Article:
Here’s how to rule out greenwashing

With sustainability being the word of the day, it’s easy to get caught up in a web of false claims. How can you tell if a brand really is as planet friendly as they say they are? 

First thing to check: is the brand transparent and open about where and how they produce? Because without transparency, sustainability is just a word. You need to be able to back it up. Let’s compare it to the situation of a job interview. There’s an applicant that wants the job (that would be the brand) and a person from HR to evaluate and decide if this person fits the bill (that’s you, selecting a brand that corresponds with your personal values). 

The applicant might wow the person from HR with a Harvard education on top of a personal traineeship by Steve Jobs himself, but at some point the person from HR will want to check some credentials, right? That’s where the transparency kicks in. If the applicant politely declines the request for more background, there will be the obvious doubt. And if access is granted but the claims turn out to be false, there will be backlash.

Now, we get how HR might not be your thing, and maybe you already have a day job. So here’s a life-hack; the ‘Good on You’ app. This Australian app (also available in Europe) does all the ‘rummaging through the background of so called sustainable brands’ for you! The independent platform has researched thousands of brands and rated them for their impact on people, the planet and animals.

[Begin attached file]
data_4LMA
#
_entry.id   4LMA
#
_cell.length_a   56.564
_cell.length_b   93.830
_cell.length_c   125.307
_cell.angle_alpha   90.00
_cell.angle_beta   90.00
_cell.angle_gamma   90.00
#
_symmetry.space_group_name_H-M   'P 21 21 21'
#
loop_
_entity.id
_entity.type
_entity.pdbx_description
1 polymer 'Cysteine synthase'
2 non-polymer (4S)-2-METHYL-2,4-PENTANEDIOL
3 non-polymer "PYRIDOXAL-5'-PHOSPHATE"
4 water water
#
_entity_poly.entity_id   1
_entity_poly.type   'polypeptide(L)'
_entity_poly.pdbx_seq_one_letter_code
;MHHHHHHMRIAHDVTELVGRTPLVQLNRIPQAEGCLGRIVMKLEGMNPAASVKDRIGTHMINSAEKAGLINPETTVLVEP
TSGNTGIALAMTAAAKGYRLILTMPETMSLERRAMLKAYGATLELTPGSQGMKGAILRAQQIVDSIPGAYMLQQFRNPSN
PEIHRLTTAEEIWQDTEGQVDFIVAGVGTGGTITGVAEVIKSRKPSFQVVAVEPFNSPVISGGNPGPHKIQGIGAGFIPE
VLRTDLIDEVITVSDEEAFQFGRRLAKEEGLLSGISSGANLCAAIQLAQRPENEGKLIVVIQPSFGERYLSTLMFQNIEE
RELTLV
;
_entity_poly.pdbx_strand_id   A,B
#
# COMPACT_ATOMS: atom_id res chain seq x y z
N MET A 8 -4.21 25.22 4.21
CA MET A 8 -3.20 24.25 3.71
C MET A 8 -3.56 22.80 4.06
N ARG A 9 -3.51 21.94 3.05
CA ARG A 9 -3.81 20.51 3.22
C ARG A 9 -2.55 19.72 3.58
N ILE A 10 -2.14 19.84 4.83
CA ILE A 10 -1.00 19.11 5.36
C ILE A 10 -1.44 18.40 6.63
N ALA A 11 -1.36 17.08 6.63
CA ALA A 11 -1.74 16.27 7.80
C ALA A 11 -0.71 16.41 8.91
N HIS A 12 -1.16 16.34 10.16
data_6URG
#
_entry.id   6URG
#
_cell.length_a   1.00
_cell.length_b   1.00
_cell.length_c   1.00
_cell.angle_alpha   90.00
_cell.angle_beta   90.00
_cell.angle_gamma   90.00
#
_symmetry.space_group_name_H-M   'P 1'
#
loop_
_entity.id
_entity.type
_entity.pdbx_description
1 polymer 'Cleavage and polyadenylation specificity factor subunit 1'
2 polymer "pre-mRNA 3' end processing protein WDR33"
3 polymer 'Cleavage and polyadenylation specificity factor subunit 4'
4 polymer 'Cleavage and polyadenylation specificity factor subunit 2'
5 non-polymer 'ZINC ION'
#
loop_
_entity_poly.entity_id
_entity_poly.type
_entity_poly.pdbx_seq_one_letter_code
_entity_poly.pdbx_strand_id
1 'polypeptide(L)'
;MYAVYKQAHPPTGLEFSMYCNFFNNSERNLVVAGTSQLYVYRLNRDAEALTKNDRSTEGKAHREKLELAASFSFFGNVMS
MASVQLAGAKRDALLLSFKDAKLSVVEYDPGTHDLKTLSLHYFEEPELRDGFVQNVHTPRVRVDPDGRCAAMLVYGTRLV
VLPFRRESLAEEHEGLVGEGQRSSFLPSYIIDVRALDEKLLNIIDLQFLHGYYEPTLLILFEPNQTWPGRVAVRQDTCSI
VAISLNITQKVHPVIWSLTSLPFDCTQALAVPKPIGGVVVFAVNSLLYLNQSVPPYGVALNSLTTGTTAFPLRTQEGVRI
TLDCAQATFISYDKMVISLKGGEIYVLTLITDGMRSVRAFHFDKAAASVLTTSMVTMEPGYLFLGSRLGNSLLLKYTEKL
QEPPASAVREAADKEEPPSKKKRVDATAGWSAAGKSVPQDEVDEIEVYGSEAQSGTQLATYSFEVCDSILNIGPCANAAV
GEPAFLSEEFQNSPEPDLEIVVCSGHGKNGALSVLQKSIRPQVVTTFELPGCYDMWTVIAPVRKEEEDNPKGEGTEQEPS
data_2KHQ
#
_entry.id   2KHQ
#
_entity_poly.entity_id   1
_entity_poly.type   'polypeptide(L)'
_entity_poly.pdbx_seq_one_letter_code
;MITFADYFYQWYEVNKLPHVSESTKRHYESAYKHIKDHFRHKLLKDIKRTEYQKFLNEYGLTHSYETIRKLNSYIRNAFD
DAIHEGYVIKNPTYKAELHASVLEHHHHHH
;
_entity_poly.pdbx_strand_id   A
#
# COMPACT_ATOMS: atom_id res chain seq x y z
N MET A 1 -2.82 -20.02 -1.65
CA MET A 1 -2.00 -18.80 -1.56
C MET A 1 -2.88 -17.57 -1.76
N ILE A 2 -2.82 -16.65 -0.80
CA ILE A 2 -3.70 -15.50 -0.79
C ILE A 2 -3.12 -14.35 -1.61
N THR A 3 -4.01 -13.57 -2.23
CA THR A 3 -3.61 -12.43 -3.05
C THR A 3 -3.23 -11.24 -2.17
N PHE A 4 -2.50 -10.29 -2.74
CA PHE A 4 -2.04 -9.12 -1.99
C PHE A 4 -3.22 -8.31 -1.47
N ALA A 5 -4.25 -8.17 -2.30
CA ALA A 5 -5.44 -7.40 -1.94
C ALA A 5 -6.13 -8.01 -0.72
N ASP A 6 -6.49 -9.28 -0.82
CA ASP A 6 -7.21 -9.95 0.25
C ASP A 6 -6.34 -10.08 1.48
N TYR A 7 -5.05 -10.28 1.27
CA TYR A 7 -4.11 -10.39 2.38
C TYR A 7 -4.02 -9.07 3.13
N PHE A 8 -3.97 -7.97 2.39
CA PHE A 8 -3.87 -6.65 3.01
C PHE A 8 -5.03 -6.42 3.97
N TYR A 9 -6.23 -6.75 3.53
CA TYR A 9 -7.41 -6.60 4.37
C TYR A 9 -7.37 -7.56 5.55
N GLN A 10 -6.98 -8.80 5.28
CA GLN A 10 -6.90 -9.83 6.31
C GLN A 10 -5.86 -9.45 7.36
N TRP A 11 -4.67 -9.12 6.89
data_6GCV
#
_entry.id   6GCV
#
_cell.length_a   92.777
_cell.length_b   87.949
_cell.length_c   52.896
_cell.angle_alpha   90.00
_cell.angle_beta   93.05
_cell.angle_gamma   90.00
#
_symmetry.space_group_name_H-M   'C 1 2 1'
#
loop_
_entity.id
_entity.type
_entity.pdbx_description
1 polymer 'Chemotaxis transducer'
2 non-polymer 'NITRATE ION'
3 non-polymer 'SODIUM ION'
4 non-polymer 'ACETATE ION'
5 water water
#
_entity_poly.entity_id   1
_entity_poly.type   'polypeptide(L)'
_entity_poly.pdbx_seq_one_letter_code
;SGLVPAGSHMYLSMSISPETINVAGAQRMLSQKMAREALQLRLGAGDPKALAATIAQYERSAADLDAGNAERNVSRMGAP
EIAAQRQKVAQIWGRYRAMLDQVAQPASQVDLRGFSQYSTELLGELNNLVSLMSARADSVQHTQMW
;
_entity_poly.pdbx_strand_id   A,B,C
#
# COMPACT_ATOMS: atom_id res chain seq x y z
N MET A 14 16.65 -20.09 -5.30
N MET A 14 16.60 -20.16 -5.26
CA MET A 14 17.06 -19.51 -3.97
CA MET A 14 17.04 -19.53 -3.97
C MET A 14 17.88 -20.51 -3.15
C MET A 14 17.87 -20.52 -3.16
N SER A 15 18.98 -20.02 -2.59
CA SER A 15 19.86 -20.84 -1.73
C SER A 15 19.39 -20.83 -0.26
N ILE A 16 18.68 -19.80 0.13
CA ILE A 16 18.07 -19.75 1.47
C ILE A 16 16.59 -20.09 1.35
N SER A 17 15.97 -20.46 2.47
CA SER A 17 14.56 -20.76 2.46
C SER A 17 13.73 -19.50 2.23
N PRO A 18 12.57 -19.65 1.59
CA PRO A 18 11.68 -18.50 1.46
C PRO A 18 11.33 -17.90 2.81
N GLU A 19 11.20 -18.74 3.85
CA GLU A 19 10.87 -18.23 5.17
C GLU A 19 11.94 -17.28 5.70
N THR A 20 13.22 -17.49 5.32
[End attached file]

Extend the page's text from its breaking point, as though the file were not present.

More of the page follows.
Kings Of Indigo’s score on the Good on You app? GREAT. 

But please don’t take our word for it.

Top-3 indicators of a false sustainability claim

  1. Vagueness: Conscious, ethical, eco, it all sounds nice, but these terms are hollow if no explanation follows. The easiest way to avoid people correcting you, is to be vague about exactly what you do to claim sustainability. 
  2. Insignificance: Check the amount of sustainable product the brand offers. Some brands over-protote a teeny tiny range of planet friendly stuff, within their -not so sustainable- collection.
  3. Lack of proof: As more people seek out planet friendly brands, more watchdogs are standing up to help them find the real deal. Check if a brand can refer to independent platforms like goodonyou and fairify, but also check for certificates like BCorp, Fair Trade, GOTS, GRS and collaborations with the Fairwear Foundation, just to name a few.

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